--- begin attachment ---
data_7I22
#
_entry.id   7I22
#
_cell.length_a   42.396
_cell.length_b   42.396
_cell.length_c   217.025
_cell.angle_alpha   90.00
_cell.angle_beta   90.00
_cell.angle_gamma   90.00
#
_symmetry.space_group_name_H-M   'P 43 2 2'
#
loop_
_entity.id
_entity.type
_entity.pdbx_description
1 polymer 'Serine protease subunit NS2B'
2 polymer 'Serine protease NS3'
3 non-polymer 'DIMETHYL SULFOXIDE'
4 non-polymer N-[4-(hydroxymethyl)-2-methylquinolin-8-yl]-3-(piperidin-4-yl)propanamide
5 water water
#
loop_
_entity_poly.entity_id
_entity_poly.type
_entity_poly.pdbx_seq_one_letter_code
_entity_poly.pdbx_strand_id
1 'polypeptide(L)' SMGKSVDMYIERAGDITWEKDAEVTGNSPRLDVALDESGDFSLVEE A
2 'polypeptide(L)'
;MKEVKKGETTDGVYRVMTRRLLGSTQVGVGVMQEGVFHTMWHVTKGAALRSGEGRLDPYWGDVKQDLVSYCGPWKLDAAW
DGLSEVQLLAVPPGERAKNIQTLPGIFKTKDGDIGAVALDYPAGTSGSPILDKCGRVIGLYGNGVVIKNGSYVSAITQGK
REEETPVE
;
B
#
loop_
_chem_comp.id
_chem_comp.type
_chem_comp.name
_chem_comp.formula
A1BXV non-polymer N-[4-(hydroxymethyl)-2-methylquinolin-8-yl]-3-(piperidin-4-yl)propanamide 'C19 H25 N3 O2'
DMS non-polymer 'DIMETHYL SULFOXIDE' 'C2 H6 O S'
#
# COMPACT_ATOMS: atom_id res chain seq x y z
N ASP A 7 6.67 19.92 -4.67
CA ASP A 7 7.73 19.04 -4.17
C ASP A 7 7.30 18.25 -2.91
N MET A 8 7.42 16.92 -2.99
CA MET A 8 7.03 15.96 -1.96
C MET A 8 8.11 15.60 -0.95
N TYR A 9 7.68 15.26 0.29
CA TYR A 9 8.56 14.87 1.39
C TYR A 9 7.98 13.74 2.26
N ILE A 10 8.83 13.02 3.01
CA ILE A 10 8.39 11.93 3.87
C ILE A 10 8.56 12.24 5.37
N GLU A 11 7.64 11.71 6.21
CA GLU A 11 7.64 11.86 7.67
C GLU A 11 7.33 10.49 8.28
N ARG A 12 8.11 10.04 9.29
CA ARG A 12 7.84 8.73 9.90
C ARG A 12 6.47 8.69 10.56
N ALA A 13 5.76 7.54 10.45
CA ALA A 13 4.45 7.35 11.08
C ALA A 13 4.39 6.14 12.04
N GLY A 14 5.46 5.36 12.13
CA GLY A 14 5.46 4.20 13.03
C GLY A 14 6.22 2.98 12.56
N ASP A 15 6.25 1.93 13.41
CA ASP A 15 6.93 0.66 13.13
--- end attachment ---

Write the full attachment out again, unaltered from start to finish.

data_7I22
#
_entry.id   7I22
#
_cell.length_a   42.396
_cell.length_b   42.396
_cell.length_c   217.025
_cell.angle_alpha   90.00
_cell.angle_beta   90.00
_cell.angle_gamma   90.00
#
_symmetry.space_group_name_H-M   'P 43 2 2'
#
loop_
_entity.id
_entity.type
_entity.pdbx_description
1 polymer 'Serine protease subunit NS2B'
2 polymer 'Serine protease NS3'
3 non-polymer 'DIMETHYL SULFOXIDE'
4 non-polymer N-[4-(hydroxymethyl)-2-methylquinolin-8-yl]-3-(piperidin-4-yl)propanamide
5 water water
#
loop_
_entity_poly.entity_id
_entity_poly.type
_entity_poly.pdbx_seq_one_letter_code
_entity_poly.pdbx_strand_id
1 'polypeptide(L)' SMGKSVDMYIERAGDITWEKDAEVTGNSPRLDVALDESGDFSLVEE A
2 'polypeptide(L)'
;MKEVKKGETTDGVYRVMTRRLLGSTQVGVGVMQEGVFHTMWHVTKGAALRSGEGRLDPYWGDVKQDLVSYCGPWKLDAAW
DGLSEVQLLAVPPGERAKNIQTLPGIFKTKDGDIGAVALDYPAGTSGSPILDKCGRVIGLYGNGVVIKNGSYVSAITQGK
REEETPVE
;
B
#
loop_
_chem_comp.id
_chem_comp.type
_chem_comp.name
_chem_comp.formula
A1BXV non-polymer N-[4-(hydroxymethyl)-2-methylquinolin-8-yl]-3-(piperidin-4-yl)propanamide 'C19 H25 N3 O2'
DMS non-polymer 'DIMETHYL SULFOXIDE' 'C2 H6 O S'
#
# COMPACT_ATOMS: atom_id res chain seq x y z
N ASP A 7 6.67 19.92 -4.67
CA ASP A 7 7.73 19.04 -4.17
C ASP A 7 7.30 18.25 -2.91
N MET A 8 7.42 16.92 -2.99
CA MET A 8 7.03 15.96 -1.96
C MET A 8 8.11 15.60 -0.95
N TYR A 9 7.68 15.26 0.29
CA TYR A 9 8.56 14.87 1.39
C TYR A 9 7.98 13.74 2.26
N ILE A 10 8.83 13.02 3.01
CA ILE A 10 8.39 11.93 3.87
C ILE A 10 8.56 12.24 5.37
N GLU A 11 7.64 11.71 6.21
CA GLU A 11 7.64 11.86 7.67
C GLU A 11 7.33 10.49 8.28
N ARG A 12 8.11 10.04 9.29
CA ARG A 12 7.84 8.73 9.90
C ARG A 12 6.47 8.69 10.56
N ALA A 13 5.76 7.54 10.45
CA ALA A 13 4.45 7.35 11.08
C ALA A 13 4.39 6.14 12.04
N GLY A 14 5.46 5.36 12.13
CA GLY A 14 5.46 4.20 13.03
C GLY A 14 6.22 2.98 12.56
N ASP A 15 6.25 1.93 13.41
CA ASP A 15 6.93 0.66 13.13